Some 450,000 tourists visit Ashland each year, but few can be found on Main Street sidewalks this time of year. Downtown parking spaces that send summer drivers in circles are easily found on a cold day in February. In the winter, downtown Ashland's booming economy hangs by a thread.

"We survive the winter by saving because the summer months are so fantastic," says Judi Honor&

233;, an owner of Shakespeare Company Books Antiques. "Everyone puts aside money in the summer for the winter."

After Christmas and before the Angus Bowmer Theatre opens, downtown merchants depend on creativity to lure shoppers.

"We're having a mocha party this month," says Marya Hecht, owner of Nectar Eco Boutique, which opened six months ago. "We're sending e-mails and offering 20 percent off on our clothing to the locals."

At Ashland Drug, pharmacist Sandy Allen says it's the longtime employees that keep customers coming through the door in the slow months.

"Our staff has been committed over the years and they get to know the customers," Allen says. "They remember the names of their kids and their dogs and they ask about them."

The lone pharmacy in a downtown that once boasted four, Ashland Drug's success is partly due to its willingness to accommodate changing demographics.

"We carry walkers now for the aging population and we don't carry toys anymore because the price of housing has driven young families away from Ashland," Allen says.

Some downtown merchants deal with the winter doldrums by closing for the month of January or closing one day of the week. But Paddington Station stays open seven days a week.

"Some days we have few customers but the doors stay open because the owners are so committed to their employees and they want to keep them working," says floor manager Joe Collins, one of 12 employees at Paddington Station.

With the Elizabethan Stage a block away, theater hours dictate store hours in the summer, says owner Don Hammond, who has owned the shop at 125 East Main for the past 14 of its 35 years.

"Of course we don't close for the winter," Hammond says. "Who's going to come down to the store to buy stuff if it's closed?"

Main Street may be quiet in February but it's packed in July with 100,000 people coming to the Oregon Shakespeare Festival.

"It's great when people walking down the sidewalk come in our door, whether they buy something or not," he says.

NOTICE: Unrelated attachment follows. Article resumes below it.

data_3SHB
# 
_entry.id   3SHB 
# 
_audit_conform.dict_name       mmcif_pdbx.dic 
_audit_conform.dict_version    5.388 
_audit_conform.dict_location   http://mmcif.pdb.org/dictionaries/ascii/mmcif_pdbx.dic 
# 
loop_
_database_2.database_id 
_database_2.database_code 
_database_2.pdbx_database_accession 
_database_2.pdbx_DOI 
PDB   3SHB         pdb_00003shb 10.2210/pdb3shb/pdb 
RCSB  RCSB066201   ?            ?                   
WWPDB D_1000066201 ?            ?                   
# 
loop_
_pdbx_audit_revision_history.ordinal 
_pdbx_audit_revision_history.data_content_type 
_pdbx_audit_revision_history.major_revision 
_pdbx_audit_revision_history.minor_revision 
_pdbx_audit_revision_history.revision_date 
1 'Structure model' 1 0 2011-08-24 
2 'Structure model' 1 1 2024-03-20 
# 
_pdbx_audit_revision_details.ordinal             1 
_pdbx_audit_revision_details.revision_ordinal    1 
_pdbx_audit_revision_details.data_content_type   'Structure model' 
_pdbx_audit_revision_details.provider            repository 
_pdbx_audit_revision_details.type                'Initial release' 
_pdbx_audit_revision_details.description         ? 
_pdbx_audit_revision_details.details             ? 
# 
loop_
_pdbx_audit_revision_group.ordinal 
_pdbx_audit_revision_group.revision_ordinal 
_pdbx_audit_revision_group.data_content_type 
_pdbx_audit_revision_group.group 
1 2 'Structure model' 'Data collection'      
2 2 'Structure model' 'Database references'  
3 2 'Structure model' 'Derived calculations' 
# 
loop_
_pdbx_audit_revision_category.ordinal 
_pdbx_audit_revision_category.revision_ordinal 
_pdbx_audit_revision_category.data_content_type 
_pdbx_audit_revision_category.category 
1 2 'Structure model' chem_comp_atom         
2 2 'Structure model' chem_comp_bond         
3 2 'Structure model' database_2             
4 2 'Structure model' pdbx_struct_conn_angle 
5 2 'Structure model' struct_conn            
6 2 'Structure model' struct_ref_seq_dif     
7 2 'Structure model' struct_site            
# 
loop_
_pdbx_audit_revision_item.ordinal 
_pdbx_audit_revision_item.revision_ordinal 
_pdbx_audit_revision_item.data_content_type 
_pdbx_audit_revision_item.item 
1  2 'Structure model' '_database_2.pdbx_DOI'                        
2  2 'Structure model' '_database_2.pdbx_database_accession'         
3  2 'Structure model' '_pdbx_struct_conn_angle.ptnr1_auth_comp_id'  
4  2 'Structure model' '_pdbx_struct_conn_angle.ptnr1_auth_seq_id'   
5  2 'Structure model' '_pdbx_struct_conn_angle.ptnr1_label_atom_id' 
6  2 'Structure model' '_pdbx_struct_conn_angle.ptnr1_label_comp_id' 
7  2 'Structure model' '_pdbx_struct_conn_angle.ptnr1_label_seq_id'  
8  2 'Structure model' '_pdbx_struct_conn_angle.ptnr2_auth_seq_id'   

Sandi Globus retired from owning a fabric shop in the northern California tourist town of Trinidad and in May 2006 opened Fabric of Vision at 145 East Main in Ashland. She wishes more local people would discover downtown's unique inventory in the winter.

"Tourists are the lifeline," Globus says. "But I wish we could tap into the residents who moved here because they loved everything about Ashland, especially the quaint shops downtown. Sometimes it seems once they move here, they stop coming downtown."

Downtown merchants pride themselves in hard-to-find items such as contemporary Japanese and bamboo fabrics, soy candles, original copies of Treasure Island illustrated by NC Wyeth and dresses made by seamstresses in the Pacific Northwest.

"We have women come in our store who have been everywhere in the world and they can't believe they can find a dress so intelligently designed for the body," says Elise McManus Peters, who 16 years ago opened Heart Hands at 255 East Main.

She fights the winter blues with half-off sales on velvet dresses and by launching a new online store at heart-hands.com.

"We're trying to increase business by having a bigger market, a world market," she says.

Winter shoppers are fewer and more frugal than summer tourists from big cities who seem relaxed, generous and appreciative of Main Street bargains, says Gary Foll, a caricature artist from Art and Soul Gallery.

"This painting would sell for $2,000 to $3,000 in Scottsdale, Arizona," he says, pointing to an $800 impressionistic work. "But people don't come to Ashland to buy art; they come to the theater and art is secondary. And then many want scenes of the Rogue Valley to remember their visit."

One winter strategy is to play up Valentine's Day by offering lodging packages with vouchers for local stores, says Mary Pat Parker, director of public relations and marketing.

"In February and March we have the Winter of Romance in Ashland and in March we have the Chocolate Festival," Parker says. "We're trying to increase winter traffic."

A quiet January provides opportunity to change inventory, redecorate or take vacations, says David Ralston, an owner of Shakespeare Company Books Antiques who recently returned from a trip to San Francisco, where he visited friends and shopped for the store.

"Winter is always slow and we just expect it," he says. "In January we close because the cost to heat the store is more than ticket sales."

His business partner Honor&

233; uses the slow times to cater to the locals, even if it means pulling friends from the sidewalk into the store.

"I saw my friend Michaela walking with her son and I asked Mason if he likes to read," says UC Berkeley graduate Honor&

233;, a retired elementary teacher. "When he said, 'Yes, my mom reads to me a lot,' I said, 'Come in the store so I can give you a book.' Besides promoting the store, I like to encourage children to read."